VC vs STO – tokenization the future of fundraising?

Tokenization is becoming a better alternative to solutions that have been present in the financial world for decades. Why might STO be a better choice than the traditional venture capital model? 

Finding a fund is one of the main challenges facing growth-hungry entrepreneurs. Over the years, the financial world has developed solutions that effectively help them do this.

One of them is venture capital (risk capital). VC is financing provided by investors to small companies that they believe have long-term growth potential. It usually comes from wealthy individuals or institutional investors such as banks. VC does not have to take the form of money. It can also take the form of technology or business advice. During the transaction, parts of the ownership of a company are sold to several investors through venture capital funds. 

VC has functioned for several decades as a source of obtaining funding for enterprises. However, it is important to be aware of its limitations. On the Nextrope blog we have taken a closer look at them, while trying to answer the question in what respects STO may be a better choice. 

VC vs STO - key differences

Control

It is common practice for a member of the Venture Capital management team to have a direct influence on the activities in the financed company, e.g. by joining the board. This means that by signing an agreement with the fund, the owners of the company lose full control over the management of their business.  From that moment on, the owners must inform the fund about every key decision, which the fund usually has the right to overrule. 

Of course, an experienced VC fund in this way is able to contribute to improving the management of the company and have a positive impact on its development. However, their possible lack of familiarity with the realities of a particular industry may result in blocking decisions that the owners consider to be the most appropriate.

By opting for an STO, they leave themselves the option to run their company in the way they think is best. It is up to the owners of the company to decide which decisions require a vote of the token holders and which they will make entirely independently. And if a vote is indeed necessary on a particular issue, investors will be able to take part in it through their account from anywhere in the world, which will significantly speed up the whole process.

Cost and time-consuming

The process of organising VS funding is relatively complex and involves many, often costly, intermediaries. In addition, it is extremely time-consuming. The first stages alone usually take between 12 and 18 months. This would not be such a big problem if it were not for the necessity to participate in numerous travelling marketing actions and negotiations with potential investors, which often distract owners from the development of their companies for several months.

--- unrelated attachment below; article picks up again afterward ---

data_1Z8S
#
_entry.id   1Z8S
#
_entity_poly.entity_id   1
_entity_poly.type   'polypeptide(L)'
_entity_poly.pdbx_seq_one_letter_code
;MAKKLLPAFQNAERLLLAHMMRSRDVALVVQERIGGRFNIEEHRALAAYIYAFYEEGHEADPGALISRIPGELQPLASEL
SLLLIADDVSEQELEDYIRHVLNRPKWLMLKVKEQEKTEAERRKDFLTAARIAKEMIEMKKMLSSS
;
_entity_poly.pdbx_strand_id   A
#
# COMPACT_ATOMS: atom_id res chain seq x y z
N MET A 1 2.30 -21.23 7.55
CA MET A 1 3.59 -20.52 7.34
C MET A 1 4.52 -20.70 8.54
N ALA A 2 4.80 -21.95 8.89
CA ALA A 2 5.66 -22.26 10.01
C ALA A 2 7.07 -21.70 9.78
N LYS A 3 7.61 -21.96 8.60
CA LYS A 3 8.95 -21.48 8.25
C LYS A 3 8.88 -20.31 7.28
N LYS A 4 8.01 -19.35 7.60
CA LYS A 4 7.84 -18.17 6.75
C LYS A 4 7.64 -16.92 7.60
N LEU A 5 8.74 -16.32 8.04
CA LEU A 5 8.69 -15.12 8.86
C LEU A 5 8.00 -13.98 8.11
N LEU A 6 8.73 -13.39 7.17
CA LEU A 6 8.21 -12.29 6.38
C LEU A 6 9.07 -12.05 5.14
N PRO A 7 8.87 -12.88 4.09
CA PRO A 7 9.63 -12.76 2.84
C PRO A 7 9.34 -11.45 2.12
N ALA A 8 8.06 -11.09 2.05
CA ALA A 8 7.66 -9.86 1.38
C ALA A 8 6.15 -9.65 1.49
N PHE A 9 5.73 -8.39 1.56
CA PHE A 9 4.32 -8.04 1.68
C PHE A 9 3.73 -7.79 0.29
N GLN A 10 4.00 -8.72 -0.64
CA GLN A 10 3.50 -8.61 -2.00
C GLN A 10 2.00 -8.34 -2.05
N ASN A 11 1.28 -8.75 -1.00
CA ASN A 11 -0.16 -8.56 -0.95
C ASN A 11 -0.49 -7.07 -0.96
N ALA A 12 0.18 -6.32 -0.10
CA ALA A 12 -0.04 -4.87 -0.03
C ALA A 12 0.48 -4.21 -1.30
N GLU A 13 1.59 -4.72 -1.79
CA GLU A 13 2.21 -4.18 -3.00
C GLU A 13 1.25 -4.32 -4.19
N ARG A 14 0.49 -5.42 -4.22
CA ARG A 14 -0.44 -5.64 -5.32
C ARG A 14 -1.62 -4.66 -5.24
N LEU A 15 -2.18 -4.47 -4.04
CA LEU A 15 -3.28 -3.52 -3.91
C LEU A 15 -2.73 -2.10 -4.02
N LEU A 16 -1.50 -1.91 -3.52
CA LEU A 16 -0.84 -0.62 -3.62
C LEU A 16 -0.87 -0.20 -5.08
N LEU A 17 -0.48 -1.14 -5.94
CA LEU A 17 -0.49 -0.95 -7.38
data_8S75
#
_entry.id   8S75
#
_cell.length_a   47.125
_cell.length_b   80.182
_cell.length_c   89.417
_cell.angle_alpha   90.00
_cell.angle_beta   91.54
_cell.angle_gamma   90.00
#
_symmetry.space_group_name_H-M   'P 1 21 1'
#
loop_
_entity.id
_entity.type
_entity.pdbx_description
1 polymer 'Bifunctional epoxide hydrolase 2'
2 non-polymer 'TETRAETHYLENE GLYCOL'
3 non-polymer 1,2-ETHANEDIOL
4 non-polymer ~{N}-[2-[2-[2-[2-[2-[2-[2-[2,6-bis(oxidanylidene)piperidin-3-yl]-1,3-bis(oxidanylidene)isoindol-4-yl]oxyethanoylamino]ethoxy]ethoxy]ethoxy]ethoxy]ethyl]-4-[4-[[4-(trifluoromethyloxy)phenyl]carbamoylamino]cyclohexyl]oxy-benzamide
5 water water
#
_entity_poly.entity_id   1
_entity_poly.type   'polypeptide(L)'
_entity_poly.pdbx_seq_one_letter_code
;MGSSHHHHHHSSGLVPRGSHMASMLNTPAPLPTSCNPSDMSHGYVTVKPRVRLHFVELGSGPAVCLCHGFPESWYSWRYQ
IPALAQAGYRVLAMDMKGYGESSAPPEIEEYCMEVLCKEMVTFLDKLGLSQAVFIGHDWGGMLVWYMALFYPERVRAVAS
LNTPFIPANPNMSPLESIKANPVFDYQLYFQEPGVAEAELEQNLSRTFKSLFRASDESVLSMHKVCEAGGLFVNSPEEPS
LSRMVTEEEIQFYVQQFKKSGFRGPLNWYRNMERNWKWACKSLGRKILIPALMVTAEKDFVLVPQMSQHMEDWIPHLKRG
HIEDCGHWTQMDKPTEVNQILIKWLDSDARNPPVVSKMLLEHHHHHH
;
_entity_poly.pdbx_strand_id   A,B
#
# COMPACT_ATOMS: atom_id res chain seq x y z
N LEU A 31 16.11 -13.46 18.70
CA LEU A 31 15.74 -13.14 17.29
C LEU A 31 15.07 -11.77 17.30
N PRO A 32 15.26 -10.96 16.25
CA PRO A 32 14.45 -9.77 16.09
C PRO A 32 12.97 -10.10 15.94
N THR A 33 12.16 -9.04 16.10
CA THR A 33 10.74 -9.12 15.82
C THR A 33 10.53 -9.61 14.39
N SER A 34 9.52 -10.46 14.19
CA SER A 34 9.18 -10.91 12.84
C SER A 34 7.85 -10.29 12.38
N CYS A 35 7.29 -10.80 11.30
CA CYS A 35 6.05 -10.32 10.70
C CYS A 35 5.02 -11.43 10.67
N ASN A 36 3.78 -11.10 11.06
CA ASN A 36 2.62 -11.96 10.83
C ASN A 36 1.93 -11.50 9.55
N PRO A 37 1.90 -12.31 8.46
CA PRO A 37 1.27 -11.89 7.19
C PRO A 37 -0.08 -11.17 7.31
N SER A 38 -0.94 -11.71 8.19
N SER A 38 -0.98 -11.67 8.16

In addition, VC always carries the risk of delays in funding. As venture capital involves the exchange of a large amount of funds, the investor may not be willing to submit them all at once. Often, a company will have to meet certain milestones in order to receive the entire amount requested.

On the other hand, a well executed tokenisation in some cases can result in funding being raised in as little as a few weeks. There are also no payment delays involved, as all funds go to the company as soon as tokenisation is completed. The process itself is also much simpler and involves far fewer intermediaries (READ HOW IT WORKS STEP BY STEP HERE).

VC vs STO: liquidity and entry barriers

Venture capital is demanding not only for the companies seeking funding, but also for the investors themselves. Usually, in order to join an investment round, they need to have relatively large capital at their disposal. Therefore, most of them are institutions or wealthy private individuals. It is the high entry barrier that significantly narrows the group of potential investors.

Added to this is the issue of high illiquidity. If someone is considering investing their money in venture capital, they must be prepared to freeze it for a very long time - about 7-12 years. A premature withdrawal of funds is associated with significant losses and cannot be carried out without management approval. Because of this lack of liquidity, investment in venture capital often scares off even those with sufficient capital.

STO, above all, allows the minimum investment amount to be set quite freely. This significantly broadens the group of investors - there can be thousands of them, they just need to be accredited. Moreover, it solves the problem of lack of liquidity. The tokens issued represent traditional ownership and revenue rights, while providing investors with the ability to freely trade them on secondary markets. As a result, they are able to liquidate their investment at essentially any time. 

STOs and Venture Capital - what's next? 

The growing popularity of STOs is just one manifestation of the digitalisation trend that is gaining momentum in financial markets and may soon lead to the emergence of completely new capital management mechanisms. Blockchain-based smart contracts and distributed ledgers will significantly speed up the process of not only raising and circulating capital, but also, for example, preparing an audit.

However, it is worth remembering that there are no universal solutions and STO will not be the most optimal choice in every case.  If you would like to find out how STO would work for your company, our team will be happy to answer all your questions. 


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